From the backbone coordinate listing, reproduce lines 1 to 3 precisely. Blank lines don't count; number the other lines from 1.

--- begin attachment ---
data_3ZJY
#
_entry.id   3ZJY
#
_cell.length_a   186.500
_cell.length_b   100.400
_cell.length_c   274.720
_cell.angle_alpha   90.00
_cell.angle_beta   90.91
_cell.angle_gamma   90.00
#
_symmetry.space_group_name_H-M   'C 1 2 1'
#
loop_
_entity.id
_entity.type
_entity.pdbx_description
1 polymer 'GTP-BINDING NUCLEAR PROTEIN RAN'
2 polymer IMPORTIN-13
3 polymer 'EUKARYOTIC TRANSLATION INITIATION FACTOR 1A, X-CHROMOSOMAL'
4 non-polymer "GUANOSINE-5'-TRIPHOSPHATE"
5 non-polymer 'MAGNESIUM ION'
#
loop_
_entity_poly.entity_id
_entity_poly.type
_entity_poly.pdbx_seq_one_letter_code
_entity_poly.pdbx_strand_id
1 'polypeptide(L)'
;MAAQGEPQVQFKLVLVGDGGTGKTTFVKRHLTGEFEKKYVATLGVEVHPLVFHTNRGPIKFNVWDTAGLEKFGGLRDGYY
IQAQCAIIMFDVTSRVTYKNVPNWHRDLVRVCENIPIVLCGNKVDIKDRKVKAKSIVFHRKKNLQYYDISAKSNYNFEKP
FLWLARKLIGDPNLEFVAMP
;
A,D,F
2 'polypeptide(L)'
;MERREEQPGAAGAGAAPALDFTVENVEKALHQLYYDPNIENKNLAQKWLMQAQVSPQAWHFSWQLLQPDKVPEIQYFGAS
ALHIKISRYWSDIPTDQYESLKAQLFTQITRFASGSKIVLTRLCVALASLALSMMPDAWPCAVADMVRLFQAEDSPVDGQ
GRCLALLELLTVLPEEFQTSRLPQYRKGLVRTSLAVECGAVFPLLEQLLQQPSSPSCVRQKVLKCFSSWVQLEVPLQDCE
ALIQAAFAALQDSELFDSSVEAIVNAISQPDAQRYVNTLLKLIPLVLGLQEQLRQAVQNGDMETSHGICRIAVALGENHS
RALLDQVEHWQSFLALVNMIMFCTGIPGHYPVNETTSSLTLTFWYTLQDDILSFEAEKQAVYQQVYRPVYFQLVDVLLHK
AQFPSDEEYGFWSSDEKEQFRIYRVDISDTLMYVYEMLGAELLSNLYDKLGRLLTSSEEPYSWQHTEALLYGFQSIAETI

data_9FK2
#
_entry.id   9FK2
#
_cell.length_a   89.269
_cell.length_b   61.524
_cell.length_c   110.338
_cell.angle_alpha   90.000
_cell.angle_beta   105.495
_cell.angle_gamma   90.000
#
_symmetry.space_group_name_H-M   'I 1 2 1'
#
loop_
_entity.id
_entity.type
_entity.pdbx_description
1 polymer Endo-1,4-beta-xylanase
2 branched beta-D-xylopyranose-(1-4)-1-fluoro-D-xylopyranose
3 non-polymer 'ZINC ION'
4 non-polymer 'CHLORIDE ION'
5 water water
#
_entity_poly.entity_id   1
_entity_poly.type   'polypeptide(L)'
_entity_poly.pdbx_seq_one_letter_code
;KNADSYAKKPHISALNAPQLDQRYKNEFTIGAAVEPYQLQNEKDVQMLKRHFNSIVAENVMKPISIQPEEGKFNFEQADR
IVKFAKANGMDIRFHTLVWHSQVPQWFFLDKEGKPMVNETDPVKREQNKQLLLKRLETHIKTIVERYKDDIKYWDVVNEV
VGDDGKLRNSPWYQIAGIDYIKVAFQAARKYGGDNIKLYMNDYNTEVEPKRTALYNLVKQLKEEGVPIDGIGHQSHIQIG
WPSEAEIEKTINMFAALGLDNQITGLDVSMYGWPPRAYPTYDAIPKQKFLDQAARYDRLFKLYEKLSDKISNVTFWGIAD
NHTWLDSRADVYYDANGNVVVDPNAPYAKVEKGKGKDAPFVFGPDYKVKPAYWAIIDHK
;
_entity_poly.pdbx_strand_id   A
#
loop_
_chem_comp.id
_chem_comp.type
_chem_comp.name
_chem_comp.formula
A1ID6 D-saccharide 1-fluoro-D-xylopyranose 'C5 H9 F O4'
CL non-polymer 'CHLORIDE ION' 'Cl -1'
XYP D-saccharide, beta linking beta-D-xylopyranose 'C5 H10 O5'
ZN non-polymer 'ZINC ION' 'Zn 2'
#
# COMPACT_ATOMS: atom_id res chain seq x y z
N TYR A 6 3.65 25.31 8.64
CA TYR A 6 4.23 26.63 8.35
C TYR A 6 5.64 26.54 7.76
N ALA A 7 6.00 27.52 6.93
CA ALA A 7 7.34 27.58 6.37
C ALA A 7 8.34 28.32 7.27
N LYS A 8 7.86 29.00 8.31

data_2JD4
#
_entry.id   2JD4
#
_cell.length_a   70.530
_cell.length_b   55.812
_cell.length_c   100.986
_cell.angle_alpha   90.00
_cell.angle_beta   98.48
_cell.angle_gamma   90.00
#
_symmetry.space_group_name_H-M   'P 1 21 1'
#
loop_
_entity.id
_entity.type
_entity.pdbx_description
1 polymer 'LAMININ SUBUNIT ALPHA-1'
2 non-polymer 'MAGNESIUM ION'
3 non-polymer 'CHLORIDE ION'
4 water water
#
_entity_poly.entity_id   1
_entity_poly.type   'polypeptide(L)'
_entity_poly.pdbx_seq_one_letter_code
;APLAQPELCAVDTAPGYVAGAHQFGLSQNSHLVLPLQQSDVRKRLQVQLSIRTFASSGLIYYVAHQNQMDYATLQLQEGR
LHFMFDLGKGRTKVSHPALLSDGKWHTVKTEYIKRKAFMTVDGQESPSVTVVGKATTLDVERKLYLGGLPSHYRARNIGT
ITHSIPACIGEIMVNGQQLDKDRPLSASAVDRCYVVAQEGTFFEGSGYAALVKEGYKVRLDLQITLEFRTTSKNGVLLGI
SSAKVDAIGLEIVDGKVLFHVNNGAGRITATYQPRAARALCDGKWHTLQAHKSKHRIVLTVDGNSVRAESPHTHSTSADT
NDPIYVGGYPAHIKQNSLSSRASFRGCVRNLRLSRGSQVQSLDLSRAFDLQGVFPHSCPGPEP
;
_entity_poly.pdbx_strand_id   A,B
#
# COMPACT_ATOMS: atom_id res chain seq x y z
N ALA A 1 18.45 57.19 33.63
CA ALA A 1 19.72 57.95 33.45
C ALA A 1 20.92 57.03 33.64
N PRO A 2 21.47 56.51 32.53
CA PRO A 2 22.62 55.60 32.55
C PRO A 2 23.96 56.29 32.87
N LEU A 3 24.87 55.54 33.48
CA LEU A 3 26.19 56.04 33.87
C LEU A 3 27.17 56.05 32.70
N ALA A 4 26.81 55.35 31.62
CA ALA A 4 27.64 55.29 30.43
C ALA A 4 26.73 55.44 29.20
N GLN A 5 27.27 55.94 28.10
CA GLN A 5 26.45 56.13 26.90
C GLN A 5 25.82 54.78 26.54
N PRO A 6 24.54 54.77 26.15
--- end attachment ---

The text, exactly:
data_3ZJY
#
_entry.id   3ZJY